Colour conversation with Karen Haller, applied colour psychologist and author

For this week’s Colour Conversation, we talked to Karen Haller, an Applied Colour Psychology practitioner, author of 'The Little Book of Colour '- and a woman on a mission to create a colour revolution.

You’ve been researching and working with colour for more than 20 years. Had you always wanted to work in this field?

Not consciously. But looking back to my teenage years I remember trying out every art and craft there was and thinking each time this isn’t it. It was when I was studying fashion design and millinery back in my native Australia that I had my colour epiphany. I was pinning chocolate-brown feathers on to a teal-blue hat, and just seeing the impact of the colours together stopped me in my tracks. I thought: ‘That’s it! It’s colour!’ I didn’t know quite what it all meant, but I knew I had to find out.


My search took me on a course in child psychology, and one in interior design, and to every colour teacher I could find – until by chance I stumbled on a weekend workshop in the highly researched but little-known discipline of applied colour psychology. This was my eureka moment. This was the missing piece of the jigsaw – a science that helps us to understand the language of colour and the impact it has on how we think, how we feel and how we behave – and my burning questions finally began to be answered.

Tell us about your role as an applied colour psychology practitioner. What does it entail and who do you work with?

I get to immerse myself and play with colour every day. What’s not to love about that! I get to explore, discover and share the fascinating world of colour with my clients who come from all sectors, such as corporate brands, small businesses, individuals and charities to use colour to shine a light on their authentic personality, their brand, products and creative spaces to support positive health and wellbeing. I also run my courses for professional designers to help them use applied colour psychology to enhance their living and working spaces or their businesses. I believe everyone’s in the colour business.

And now with my book out there in the world I’m creating colour courses and experiences so that the everyday person can harness this knowledge for themselves and become their own stylist, decorate their home and bring more joy into their everyday life.


We’ve found your new book, The Little Book of Colour: How to Use the Psychology of Colour to Transform your Life, such an illuminating read. How did it come about?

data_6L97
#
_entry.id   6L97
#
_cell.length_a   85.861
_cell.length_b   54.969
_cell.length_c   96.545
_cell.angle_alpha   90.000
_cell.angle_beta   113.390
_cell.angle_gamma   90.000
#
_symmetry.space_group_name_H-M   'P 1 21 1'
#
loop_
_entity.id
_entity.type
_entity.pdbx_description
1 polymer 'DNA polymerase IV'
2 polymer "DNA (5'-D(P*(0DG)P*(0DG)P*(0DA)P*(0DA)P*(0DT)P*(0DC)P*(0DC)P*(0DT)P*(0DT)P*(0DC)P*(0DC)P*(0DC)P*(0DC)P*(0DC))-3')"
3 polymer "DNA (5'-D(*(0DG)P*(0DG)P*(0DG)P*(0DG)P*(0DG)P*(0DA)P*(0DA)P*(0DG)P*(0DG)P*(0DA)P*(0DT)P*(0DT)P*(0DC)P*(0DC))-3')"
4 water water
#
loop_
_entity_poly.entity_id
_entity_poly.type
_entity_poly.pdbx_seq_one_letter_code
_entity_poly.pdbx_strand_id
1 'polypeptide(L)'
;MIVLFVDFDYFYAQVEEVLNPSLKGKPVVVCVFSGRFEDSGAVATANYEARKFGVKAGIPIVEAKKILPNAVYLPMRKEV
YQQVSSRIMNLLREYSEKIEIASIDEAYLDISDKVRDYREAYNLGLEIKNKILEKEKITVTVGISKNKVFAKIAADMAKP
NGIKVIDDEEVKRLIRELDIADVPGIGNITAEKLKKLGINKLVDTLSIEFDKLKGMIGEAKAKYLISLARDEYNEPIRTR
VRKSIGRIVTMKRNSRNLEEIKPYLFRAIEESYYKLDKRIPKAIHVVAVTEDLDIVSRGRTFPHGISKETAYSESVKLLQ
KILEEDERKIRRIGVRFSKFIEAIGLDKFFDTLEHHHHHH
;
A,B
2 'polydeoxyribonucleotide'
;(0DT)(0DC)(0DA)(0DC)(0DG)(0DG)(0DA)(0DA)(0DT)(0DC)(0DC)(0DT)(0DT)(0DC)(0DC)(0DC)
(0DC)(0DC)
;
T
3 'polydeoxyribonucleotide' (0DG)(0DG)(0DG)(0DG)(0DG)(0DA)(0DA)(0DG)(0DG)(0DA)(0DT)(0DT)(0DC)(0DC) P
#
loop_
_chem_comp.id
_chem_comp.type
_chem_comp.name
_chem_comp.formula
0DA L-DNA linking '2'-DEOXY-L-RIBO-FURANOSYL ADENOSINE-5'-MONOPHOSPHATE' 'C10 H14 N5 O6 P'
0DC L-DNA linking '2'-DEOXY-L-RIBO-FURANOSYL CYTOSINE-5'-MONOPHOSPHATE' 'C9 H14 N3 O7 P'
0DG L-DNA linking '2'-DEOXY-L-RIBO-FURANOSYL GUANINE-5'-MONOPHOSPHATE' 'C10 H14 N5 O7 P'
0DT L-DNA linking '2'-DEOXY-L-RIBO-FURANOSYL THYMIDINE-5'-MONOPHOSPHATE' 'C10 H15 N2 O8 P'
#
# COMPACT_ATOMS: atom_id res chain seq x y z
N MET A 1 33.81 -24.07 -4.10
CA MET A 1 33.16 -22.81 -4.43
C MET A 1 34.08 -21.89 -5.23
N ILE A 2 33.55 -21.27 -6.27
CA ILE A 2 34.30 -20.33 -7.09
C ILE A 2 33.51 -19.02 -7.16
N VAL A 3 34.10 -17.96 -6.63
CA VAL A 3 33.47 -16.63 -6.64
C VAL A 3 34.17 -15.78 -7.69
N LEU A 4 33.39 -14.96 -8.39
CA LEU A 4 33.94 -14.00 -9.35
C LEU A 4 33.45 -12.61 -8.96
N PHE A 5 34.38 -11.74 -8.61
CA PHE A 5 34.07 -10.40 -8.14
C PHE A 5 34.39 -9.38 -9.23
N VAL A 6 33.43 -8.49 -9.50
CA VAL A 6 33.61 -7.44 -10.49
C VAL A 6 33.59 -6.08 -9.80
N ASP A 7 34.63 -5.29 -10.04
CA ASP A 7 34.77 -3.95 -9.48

Oh, thank you. I’m so pleased to hear you enjoyed the book. I have wanted to write this book for years – it’s been bubbling inside me for years now. I’d already started to write a book outline when Penguin publishers approached me. That was back in November 2017. It’s been an incredible journey and so far it’s being published in 12 other languages. Spreading the joy of colour is going global!

Your book is jam-packed with fascinating insights into everything from the history of colour to the way colour affects us on a mental, physical and emotional level. Can you give us a flavour of what readers can expect…

At its absolute core The Little Book of Colour is helping people how to use colour to live authentic, joyful and natural lives – how to shine more brightly, to express the essence of yourself, using the power to transform your life.


Which colours would you say have the strongest effect on the way we feel and behave?

Colours that are at the saturated, more vibrant end of the scale – red, turquoise, magenta, bright orange, lime green, vivid yellow – are likely to have the strongest effect on how we feel and behave. These colours are like someone has turned the volume right up.

Having said that, for me the colour that has the strongest effect is often referred to as a neutral which is white. When it comes to colour psychology every colour has an impact. I feel the adverse traits of white, which is a numbing, anaesthetising effect – it’s a colour that can switch off the emotions. It’s too cold and hard for me and my eyes begin to hurt, and I fatigue really quickly. That’s the power that colour can have on us.

But which colour or colours this would be is going to be personal.


Have you had a fascination with colour from an early age?

I’ve loved colour since I was a little girl. I can still vividly remember a time in kindergarten when I was sitting in front of pots of paint and crayons and being beyond excited because I had all of these colours to play with. My biggest challenge was deciding which colours to use first! From that moment I was hooked – and ever since it’s felt like I’ve had colour in my veins.